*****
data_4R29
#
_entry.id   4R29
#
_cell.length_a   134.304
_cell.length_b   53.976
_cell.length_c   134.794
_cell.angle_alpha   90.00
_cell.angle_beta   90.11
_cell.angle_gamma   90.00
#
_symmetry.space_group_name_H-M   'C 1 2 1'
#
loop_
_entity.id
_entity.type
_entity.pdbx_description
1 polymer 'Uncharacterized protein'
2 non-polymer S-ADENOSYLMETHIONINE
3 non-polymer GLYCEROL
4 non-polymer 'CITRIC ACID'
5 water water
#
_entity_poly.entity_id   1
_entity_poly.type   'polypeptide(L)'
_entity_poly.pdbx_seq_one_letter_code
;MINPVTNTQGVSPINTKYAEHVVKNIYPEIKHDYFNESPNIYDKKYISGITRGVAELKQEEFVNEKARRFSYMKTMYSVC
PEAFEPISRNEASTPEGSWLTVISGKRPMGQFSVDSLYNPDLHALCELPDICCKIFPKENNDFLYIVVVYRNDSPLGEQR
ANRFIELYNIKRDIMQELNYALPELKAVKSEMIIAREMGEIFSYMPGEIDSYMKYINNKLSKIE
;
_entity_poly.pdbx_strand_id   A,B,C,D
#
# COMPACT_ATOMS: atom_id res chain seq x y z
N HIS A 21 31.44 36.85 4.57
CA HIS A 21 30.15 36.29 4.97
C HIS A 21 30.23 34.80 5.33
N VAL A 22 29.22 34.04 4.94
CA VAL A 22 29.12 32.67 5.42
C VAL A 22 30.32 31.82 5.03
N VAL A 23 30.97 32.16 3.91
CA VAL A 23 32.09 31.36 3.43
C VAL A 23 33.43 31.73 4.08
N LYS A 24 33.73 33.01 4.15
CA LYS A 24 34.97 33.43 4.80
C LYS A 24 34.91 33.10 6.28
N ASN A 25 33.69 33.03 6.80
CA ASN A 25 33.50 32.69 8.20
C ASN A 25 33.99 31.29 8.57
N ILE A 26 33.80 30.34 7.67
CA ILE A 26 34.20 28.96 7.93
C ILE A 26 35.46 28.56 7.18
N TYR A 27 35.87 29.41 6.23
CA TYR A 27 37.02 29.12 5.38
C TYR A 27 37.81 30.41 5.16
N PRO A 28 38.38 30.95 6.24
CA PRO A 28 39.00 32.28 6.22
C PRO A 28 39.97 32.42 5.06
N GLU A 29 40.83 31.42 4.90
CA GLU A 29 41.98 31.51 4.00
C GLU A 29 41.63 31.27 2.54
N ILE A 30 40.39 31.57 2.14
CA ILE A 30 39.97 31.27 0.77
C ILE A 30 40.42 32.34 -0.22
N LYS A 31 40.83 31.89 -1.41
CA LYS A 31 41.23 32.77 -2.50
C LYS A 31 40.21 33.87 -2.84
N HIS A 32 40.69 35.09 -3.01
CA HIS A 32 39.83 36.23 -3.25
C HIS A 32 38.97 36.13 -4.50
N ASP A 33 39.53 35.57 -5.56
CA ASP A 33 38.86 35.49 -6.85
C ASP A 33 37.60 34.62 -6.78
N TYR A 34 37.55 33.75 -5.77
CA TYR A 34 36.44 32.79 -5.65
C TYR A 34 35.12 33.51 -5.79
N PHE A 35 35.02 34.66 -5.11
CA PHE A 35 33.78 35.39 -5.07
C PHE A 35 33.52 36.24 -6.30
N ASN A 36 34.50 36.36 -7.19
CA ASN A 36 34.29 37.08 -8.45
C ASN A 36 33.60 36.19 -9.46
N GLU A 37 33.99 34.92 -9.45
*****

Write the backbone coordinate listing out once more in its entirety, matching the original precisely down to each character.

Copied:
data_4R29
#
_entry.id   4R29
#
_cell.length_a   134.304
_cell.length_b   53.976
_cell.length_c   134.794
_cell.angle_alpha   90.00
_cell.angle_beta   90.11
_cell.angle_gamma   90.00
#
_symmetry.space_group_name_H-M   'C 1 2 1'
#
loop_
_entity.id
_entity.type
_entity.pdbx_description
1 polymer 'Uncharacterized protein'
2 non-polymer S-ADENOSYLMETHIONINE
3 non-polymer GLYCEROL
4 non-polymer 'CITRIC ACID'
5 water water
#
_entity_poly.entity_id   1
_entity_poly.type   'polypeptide(L)'
_entity_poly.pdbx_seq_one_letter_code
;MINPVTNTQGVSPINTKYAEHVVKNIYPEIKHDYFNESPNIYDKKYISGITRGVAELKQEEFVNEKARRFSYMKTMYSVC
PEAFEPISRNEASTPEGSWLTVISGKRPMGQFSVDSLYNPDLHALCELPDICCKIFPKENNDFLYIVVVYRNDSPLGEQR
ANRFIELYNIKRDIMQELNYALPELKAVKSEMIIAREMGEIFSYMPGEIDSYMKYINNKLSKIE
;
_entity_poly.pdbx_strand_id   A,B,C,D
#
# COMPACT_ATOMS: atom_id res chain seq x y z
N HIS A 21 31.44 36.85 4.57
CA HIS A 21 30.15 36.29 4.97
C HIS A 21 30.23 34.80 5.33
N VAL A 22 29.22 34.04 4.94
CA VAL A 22 29.12 32.67 5.42
C VAL A 22 30.32 31.82 5.03
N VAL A 23 30.97 32.16 3.91
CA VAL A 23 32.09 31.36 3.43
C VAL A 23 33.43 31.73 4.08
N LYS A 24 33.73 33.01 4.15
CA LYS A 24 34.97 33.43 4.80
C LYS A 24 34.91 33.10 6.28
N ASN A 25 33.69 33.03 6.80
CA ASN A 25 33.50 32.69 8.20
C ASN A 25 33.99 31.29 8.57
N ILE A 26 33.80 30.34 7.67
CA ILE A 26 34.20 28.96 7.93
C ILE A 26 35.46 28.56 7.18
N TYR A 27 35.87 29.41 6.23
CA TYR A 27 37.02 29.12 5.38
C TYR A 27 37.81 30.41 5.16
N PRO A 28 38.38 30.95 6.24
CA PRO A 28 39.00 32.28 6.22
C PRO A 28 39.97 32.42 5.06
N GLU A 29 40.83 31.42 4.90
CA GLU A 29 41.98 31.51 4.00
C GLU A 29 41.63 31.27 2.54
N ILE A 30 40.39 31.57 2.14
CA ILE A 30 39.97 31.27 0.77
C ILE A 30 40.42 32.34 -0.22
N LYS A 31 40.83 31.89 -1.41
CA LYS A 31 41.23 32.77 -2.50
C LYS A 31 40.21 33.87 -2.84
N HIS A 32 40.69 35.09 -3.01
CA HIS A 32 39.83 36.23 -3.25
C HIS A 32 38.97 36.13 -4.50
N ASP A 33 39.53 35.57 -5.56
CA ASP A 33 38.86 35.49 -6.85
C ASP A 33 37.60 34.62 -6.78
N TYR A 34 37.55 33.75 -5.77
CA TYR A 34 36.44 32.79 -5.65
C TYR A 34 35.12 33.51 -5.79
N PHE A 35 35.02 34.66 -5.11
CA PHE A 35 33.78 35.39 -5.07
C PHE A 35 33.52 36.24 -6.30
N ASN A 36 34.50 36.36 -7.19
CA ASN A 36 34.29 37.08 -8.45
C ASN A 36 33.60 36.19 -9.46
N GLU A 37 33.99 34.92 -9.45